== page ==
Results and Impact We ran a social learning group (community of practice) for 7 established community university partnerships at the University of Brighton. Each partnership was represented by an academic and community lead. We ran 3 events to enable participants to share their learning with each other, and a day's training on developing their partnerships. We also conducted an assets and needs analysis with each partnership and provided bespoke support on the basis of this. This provided useful learning for the individual partnerships but also enabled us to codify a programme for partnership development. We have used this, alongside our historical expertise to design a 12 month incubator programme for new community university partnerships that we are running in 2019 with our 2nd year of SEE-PER funding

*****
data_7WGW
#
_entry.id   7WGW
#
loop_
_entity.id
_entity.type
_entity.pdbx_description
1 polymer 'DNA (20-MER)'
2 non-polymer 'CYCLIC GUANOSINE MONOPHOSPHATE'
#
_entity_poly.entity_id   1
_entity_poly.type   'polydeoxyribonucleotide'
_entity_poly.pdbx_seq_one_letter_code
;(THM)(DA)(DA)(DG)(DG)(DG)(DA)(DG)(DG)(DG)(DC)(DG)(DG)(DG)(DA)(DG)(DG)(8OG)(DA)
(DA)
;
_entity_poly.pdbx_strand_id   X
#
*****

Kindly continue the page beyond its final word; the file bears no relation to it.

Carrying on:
Year(s) Of Engagement Activity 2018
URL https://www.brighton.ac.uk/business-services/community-partnerships/index.aspx
 
Description Ignite Guide 
Form Of Engagement Activity Engagement focused website, blog or social media channel
Part Of Official Scheme? No
Geographic Reach International
Primary Audience Professional Practitioners
Results and Impact Following the development and delivery of Ignite - a 12 month incubator programme for finding and fostering new community-university partnerships - an online guide will be produced. This will be an interactive and engaging resource to share the learning from the Ignite programme with other institutions in the UK and around the world. It will include step-by-step guidance on the Ignite processes as well as case studies and films.
Year(s) Of Engagement Activity 2020
 
Description Ignite Report 
Form Of Engagement Activity A magazine, newsletter or online publication
Part Of Official Scheme? No
Geographic Reach National
Primary Audience Professional Practitioners
Results and Impact Following the end of the SEE-PER2 funding, the University of Brighton produced a report summarising the activities and impact of the Ignite programme. This has been well received by UKRI and NCCPE and the latter is planning to publish this report on it's website.